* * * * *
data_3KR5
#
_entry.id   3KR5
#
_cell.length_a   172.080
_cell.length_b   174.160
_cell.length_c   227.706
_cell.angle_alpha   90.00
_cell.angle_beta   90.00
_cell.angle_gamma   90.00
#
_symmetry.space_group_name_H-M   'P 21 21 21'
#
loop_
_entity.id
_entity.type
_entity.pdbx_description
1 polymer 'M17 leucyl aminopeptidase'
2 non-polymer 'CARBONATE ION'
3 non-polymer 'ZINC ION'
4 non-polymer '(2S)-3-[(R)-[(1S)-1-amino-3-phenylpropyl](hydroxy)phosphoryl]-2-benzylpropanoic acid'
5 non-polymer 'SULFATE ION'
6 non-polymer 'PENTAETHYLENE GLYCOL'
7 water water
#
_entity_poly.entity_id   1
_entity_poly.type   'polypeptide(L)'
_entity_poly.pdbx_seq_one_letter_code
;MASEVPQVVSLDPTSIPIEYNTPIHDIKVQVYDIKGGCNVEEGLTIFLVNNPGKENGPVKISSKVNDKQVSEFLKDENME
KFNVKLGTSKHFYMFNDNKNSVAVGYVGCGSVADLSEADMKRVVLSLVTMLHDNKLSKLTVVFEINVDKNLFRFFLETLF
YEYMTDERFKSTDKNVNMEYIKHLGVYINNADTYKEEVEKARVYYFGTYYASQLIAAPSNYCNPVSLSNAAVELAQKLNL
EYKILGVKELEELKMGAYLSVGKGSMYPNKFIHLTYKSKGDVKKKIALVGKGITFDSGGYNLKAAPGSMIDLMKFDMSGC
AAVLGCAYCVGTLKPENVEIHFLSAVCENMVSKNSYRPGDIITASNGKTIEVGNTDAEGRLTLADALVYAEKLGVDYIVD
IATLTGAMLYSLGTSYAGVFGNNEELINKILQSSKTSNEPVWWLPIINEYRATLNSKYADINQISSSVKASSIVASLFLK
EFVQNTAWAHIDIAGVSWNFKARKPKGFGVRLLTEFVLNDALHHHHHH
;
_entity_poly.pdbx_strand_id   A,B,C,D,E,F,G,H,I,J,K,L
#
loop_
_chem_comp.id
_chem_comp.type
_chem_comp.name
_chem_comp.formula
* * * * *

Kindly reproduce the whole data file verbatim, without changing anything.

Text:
data_3KR5
#
_entry.id   3KR5
#
_cell.length_a   172.080
_cell.length_b   174.160
_cell.length_c   227.706
_cell.angle_alpha   90.00
_cell.angle_beta   90.00
_cell.angle_gamma   90.00
#
_symmetry.space_group_name_H-M   'P 21 21 21'
#
loop_
_entity.id
_entity.type
_entity.pdbx_description
1 polymer 'M17 leucyl aminopeptidase'
2 non-polymer 'CARBONATE ION'
3 non-polymer 'ZINC ION'
4 non-polymer '(2S)-3-[(R)-[(1S)-1-amino-3-phenylpropyl](hydroxy)phosphoryl]-2-benzylpropanoic acid'
5 non-polymer 'SULFATE ION'
6 non-polymer 'PENTAETHYLENE GLYCOL'
7 water water
#
_entity_poly.entity_id   1
_entity_poly.type   'polypeptide(L)'
_entity_poly.pdbx_seq_one_letter_code
;MASEVPQVVSLDPTSIPIEYNTPIHDIKVQVYDIKGGCNVEEGLTIFLVNNPGKENGPVKISSKVNDKQVSEFLKDENME
KFNVKLGTSKHFYMFNDNKNSVAVGYVGCGSVADLSEADMKRVVLSLVTMLHDNKLSKLTVVFEINVDKNLFRFFLETLF
YEYMTDERFKSTDKNVNMEYIKHLGVYINNADTYKEEVEKARVYYFGTYYASQLIAAPSNYCNPVSLSNAAVELAQKLNL
EYKILGVKELEELKMGAYLSVGKGSMYPNKFIHLTYKSKGDVKKKIALVGKGITFDSGGYNLKAAPGSMIDLMKFDMSGC
AAVLGCAYCVGTLKPENVEIHFLSAVCENMVSKNSYRPGDIITASNGKTIEVGNTDAEGRLTLADALVYAEKLGVDYIVD
IATLTGAMLYSLGTSYAGVFGNNEELINKILQSSKTSNEPVWWLPIINEYRATLNSKYADINQISSSVKASSIVASLFLK
EFVQNTAWAHIDIAGVSWNFKARKPKGFGVRLLTEFVLNDALHHHHHH
;
_entity_poly.pdbx_strand_id   A,B,C,D,E,F,G,H,I,J,K,L
#
loop_
_chem_comp.id
_chem_comp.type
_chem_comp.name
_chem_comp.formula